Part of the energy consumption of conventionally bladed turbines is that they need motors to point them into the wind.  Their Liam F1 turbine self-yaws into the wind saving that energy.  Another energy waste for conventional turbines is they need motors to start their blades when the wind is below about 15 mph; the Laim F1 turbine cuts in at about 4 1/2 mph. Its maximum output is 1.5 kW which it reaches when winds hit a little over 11 mph.  Instead of huge infrastructure windfarms like GE makes, these are intended for individual homes (while1.5 kW still strikes me as terribly small, I'd sure like to have it in the blackouts after a hurricane).

While 4.5 mph is good number, what about less breeze than that?  Nevada-based Wind Sail Receptor, Inc., (WSRI) is well into prototyping of a design that produces power with 3 mph winds.  Their design looks like the plastic pinwheels you get at carnivals.  The blades are of a special polyurethane material developed by inventor and WSRI chairman Richard Steinke. "An AK-47 round won't go through the blade. That's important in developing countries where we see a big market for small turbines."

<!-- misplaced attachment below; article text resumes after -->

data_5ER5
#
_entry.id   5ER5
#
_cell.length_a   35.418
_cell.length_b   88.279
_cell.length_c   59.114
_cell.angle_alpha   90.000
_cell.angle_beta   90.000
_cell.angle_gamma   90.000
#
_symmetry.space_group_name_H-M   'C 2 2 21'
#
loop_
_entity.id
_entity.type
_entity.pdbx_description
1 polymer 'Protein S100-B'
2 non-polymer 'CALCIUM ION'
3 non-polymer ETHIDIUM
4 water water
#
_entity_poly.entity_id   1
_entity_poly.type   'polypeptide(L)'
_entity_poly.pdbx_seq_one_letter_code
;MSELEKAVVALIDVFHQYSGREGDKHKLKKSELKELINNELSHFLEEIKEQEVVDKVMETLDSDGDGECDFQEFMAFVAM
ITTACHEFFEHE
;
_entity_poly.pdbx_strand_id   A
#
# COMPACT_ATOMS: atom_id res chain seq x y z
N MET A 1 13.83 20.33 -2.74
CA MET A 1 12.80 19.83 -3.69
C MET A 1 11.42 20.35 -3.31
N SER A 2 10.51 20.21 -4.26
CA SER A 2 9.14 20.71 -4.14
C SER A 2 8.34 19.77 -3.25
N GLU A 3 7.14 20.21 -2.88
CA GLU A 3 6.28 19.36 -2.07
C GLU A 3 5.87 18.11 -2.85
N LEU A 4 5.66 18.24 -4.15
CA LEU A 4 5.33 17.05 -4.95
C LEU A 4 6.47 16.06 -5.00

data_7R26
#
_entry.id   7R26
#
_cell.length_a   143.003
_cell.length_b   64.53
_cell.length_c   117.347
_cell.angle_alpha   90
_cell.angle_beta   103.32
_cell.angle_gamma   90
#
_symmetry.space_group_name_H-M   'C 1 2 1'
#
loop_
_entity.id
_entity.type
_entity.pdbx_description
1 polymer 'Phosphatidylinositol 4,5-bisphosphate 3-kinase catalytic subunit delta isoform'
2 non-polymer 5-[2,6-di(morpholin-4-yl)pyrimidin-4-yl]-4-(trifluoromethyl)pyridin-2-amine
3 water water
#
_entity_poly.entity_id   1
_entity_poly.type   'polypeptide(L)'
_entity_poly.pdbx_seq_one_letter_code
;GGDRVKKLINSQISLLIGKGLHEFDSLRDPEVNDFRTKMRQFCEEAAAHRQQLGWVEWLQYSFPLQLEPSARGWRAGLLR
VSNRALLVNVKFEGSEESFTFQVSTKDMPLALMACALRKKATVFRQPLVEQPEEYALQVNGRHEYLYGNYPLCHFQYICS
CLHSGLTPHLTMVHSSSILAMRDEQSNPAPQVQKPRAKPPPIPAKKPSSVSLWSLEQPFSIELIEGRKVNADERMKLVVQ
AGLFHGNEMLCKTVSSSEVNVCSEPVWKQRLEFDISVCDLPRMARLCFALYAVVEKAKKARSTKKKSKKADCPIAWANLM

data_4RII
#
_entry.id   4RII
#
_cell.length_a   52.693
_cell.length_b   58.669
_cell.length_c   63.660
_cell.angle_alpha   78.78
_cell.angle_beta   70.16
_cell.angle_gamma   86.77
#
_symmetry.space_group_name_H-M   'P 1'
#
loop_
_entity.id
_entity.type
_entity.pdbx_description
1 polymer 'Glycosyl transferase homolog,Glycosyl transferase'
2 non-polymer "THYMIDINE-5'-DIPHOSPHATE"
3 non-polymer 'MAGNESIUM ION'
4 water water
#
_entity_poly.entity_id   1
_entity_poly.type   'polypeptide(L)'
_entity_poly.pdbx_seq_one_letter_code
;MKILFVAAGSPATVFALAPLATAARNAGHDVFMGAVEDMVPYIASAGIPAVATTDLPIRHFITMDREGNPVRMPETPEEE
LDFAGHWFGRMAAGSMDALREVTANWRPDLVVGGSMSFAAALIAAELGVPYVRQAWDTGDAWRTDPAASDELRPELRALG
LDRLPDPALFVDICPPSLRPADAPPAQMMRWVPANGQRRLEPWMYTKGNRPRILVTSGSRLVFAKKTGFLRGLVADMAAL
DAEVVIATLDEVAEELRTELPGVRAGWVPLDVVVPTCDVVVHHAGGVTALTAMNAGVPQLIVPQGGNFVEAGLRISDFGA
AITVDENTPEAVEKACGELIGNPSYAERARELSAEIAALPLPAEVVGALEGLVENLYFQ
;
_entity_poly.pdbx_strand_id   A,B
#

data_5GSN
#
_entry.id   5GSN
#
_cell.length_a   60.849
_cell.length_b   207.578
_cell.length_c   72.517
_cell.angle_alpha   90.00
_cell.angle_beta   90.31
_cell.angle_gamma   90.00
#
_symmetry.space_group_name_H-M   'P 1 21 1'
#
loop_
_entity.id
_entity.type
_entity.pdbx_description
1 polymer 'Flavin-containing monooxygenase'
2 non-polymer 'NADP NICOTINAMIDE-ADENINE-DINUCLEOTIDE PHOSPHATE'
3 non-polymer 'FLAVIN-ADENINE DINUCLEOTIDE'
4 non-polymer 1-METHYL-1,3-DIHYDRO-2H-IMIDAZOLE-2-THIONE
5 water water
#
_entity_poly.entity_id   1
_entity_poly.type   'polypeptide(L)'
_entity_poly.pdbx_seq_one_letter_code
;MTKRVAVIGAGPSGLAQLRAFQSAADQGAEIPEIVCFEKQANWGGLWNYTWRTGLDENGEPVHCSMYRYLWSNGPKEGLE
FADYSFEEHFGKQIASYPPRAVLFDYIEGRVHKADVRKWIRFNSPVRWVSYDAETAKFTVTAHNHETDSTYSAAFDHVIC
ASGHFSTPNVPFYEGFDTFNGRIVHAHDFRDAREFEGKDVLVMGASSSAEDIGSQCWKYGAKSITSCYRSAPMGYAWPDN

The shape of the blades is such that the turbines can capture more of the wind than traditional designs and, thus, can do useful work at much lower wind speeds. "I did 52 different iterations of blade shapes to optimize the rpm to the torque generated," says Steinke. "Existing wind turbines have a lot of inertia so they generally need a starter motor to get them going in low winds. Once the wind hits about 15 mph, they can run with winds as low as perhaps 7 or 8 mph. But our blade design lets us start generating power at 3 mph and we don't use a starting motor. We are fine tuning our generator and changing the bearing system and believe will be able to start generating electricity at 1.5 to 2 mph."

Another benefit of the blade shape: essentially no noise. "Noise has been a real environmental issue in many locations with the traditional wind turbines operating in the 50 to 125 dB range. Our wind turbines run at a sound level below 10 dB, about the sound level of normal breathing," says Steinke.